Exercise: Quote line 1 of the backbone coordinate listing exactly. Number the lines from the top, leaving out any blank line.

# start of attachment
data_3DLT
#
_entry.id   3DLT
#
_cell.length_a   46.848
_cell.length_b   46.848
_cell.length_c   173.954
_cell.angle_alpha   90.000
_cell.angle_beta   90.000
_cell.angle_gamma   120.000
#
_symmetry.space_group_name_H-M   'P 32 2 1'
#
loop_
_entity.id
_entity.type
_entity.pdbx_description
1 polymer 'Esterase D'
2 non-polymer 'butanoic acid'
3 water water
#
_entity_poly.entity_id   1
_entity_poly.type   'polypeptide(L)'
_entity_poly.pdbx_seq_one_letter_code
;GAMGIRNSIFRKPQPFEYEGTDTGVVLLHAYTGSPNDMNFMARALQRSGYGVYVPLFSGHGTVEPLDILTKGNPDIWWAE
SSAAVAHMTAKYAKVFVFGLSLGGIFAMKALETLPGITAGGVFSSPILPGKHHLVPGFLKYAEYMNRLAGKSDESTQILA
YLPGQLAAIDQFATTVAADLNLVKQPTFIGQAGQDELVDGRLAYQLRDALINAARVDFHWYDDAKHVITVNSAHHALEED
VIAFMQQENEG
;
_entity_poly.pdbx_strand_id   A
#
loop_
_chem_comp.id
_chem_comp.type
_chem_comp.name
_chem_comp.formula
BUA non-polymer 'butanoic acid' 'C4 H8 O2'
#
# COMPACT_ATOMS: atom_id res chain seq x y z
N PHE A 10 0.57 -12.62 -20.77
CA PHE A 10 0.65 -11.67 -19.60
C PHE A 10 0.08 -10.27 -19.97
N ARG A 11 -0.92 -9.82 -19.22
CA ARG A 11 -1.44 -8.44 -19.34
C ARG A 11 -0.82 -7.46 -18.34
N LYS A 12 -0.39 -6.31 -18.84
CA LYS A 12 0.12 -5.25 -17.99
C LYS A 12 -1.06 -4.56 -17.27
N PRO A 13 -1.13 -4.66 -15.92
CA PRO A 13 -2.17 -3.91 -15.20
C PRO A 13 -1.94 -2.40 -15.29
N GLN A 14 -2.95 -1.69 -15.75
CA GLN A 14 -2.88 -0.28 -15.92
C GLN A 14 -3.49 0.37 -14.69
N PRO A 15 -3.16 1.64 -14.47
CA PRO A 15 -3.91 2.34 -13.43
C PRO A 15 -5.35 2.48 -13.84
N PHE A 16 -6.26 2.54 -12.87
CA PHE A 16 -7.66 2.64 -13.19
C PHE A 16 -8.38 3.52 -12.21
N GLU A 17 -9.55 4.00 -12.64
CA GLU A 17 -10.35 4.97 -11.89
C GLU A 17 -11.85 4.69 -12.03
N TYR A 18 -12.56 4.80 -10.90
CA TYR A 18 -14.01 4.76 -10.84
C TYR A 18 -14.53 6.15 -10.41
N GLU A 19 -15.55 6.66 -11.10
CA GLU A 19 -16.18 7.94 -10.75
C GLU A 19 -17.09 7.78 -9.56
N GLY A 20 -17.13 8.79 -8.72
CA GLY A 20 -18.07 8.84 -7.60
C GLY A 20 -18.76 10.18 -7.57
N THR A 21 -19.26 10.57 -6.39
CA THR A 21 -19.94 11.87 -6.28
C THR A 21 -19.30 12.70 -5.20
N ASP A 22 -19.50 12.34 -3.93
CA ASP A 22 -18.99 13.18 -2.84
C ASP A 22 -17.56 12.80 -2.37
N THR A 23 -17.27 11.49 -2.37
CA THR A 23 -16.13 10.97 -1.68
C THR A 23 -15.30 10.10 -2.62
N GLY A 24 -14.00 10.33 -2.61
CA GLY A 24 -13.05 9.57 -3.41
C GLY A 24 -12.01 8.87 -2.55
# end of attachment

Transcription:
data_3DLT